False reality on social media

I challenge you to name a single development to have shaped mass culture more than social media over the past two decades. This revolutionary innovation of the world wide web that allows us to share pictures, talk with friends and just generally declare how we feel about the customer service in the world around us. It is everywhere and fully integrated into our daily lives with more than 60% of the UK owning a Facebook account, and spending an average 1hr 29minutes each day scrolling, tapping and tweeting away.

But social media isn’t as simple as just socialising online. Hidden behind our screens, social media has given something entirely alien to the human race; the complete unreserved ability to control how others perceive us. It has granted us the power to allow others to see the lives we want them to think we have. And why wouldn’t we take advantage of that gift – given the choice who would choose to share a photo that they think is unattractive, or reveal how their holiday of a lifetime to the Great Wall of China is in fact just tourist soup – especially when your childhood enemy is still a ‘friend’ on Facebook?!

Great Wall of China

This won’t come as a surprise; most are aware of the distorted reality streaming from their news feeds. What’s interesting now, however, is how this awareness of the unreality of social media has ironically made honest posts something refreshing that seize our attention. Famously, last year Instagram model Essena O’Neill edited the captions on her posts to reflect how far from real life they were, receiving widespread attention from the worldwide press. And #nofilter sits firmly in the top 30 Instagram hashtags of 2016.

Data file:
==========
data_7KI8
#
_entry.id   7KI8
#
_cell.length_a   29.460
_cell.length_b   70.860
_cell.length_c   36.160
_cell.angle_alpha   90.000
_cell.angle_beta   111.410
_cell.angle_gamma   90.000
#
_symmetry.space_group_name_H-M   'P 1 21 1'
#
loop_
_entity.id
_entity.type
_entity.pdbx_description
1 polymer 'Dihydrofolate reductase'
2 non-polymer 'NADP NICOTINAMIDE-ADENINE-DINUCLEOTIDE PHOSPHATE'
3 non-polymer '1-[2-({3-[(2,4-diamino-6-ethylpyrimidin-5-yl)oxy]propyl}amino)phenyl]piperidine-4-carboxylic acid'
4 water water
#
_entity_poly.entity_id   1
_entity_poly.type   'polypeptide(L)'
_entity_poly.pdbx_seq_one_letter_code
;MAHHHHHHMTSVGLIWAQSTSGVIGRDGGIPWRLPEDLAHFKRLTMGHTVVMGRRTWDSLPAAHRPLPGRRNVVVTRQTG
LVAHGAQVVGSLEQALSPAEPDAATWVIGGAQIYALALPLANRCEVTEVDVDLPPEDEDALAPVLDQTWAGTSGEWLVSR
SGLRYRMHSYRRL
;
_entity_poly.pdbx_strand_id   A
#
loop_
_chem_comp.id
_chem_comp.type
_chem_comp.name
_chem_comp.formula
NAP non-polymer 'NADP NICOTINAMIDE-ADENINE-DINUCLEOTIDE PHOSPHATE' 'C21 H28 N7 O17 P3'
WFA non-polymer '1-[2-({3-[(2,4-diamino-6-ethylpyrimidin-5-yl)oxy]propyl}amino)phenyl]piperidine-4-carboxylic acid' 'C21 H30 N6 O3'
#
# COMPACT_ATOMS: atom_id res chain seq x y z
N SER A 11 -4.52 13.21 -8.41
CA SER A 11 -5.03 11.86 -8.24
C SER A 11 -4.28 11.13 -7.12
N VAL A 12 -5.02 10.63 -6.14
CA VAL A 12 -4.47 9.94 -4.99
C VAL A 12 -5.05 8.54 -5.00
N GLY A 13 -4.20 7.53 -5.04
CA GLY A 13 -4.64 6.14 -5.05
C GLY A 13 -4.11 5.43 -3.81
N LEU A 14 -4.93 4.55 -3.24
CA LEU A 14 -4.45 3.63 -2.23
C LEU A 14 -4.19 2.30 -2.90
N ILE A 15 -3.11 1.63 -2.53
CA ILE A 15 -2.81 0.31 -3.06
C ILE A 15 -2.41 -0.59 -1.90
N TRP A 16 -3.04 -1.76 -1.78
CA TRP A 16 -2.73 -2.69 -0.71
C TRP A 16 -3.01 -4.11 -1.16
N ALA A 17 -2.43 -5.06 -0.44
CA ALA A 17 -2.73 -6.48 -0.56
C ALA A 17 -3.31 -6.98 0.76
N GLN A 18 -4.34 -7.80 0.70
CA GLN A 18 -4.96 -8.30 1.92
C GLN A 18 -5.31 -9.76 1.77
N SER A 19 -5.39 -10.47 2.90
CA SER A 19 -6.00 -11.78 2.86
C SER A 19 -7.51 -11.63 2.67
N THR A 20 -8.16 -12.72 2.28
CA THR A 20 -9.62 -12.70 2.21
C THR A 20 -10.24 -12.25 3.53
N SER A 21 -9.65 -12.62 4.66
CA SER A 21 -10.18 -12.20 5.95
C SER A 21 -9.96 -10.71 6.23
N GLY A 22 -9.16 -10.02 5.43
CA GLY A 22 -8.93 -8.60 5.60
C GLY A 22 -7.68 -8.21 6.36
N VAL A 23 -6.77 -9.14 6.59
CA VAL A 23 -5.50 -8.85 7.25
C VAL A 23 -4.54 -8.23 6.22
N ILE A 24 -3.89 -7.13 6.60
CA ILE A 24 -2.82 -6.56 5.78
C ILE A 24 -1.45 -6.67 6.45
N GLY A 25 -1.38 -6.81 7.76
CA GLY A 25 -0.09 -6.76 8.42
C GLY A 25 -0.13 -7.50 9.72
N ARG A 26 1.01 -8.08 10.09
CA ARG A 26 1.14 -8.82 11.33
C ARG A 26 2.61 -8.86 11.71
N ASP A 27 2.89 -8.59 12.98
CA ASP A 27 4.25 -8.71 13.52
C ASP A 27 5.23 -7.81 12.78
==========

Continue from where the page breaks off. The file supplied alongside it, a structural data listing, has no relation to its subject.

Authenticity is not something to be hidden, therefore. With ad blocking on the rise, brands are increasingly reaping the benefits of connecting more authentically with consumers by embracing honest marketing. Realising that mockery and parody, (or worse – simply being ignored,) is often the result of conforming and pretending to be something you’re not – is the best way to defend against these outcomes to do the opposite and be true to who you are?

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Joe Wilson

With a background in Psychology, Joe has an intrinsic interest in what makes people tick: relishing the challenges and intricacies of interpreting how and why consumers behave in the way they do, and turning this into actionable insight.

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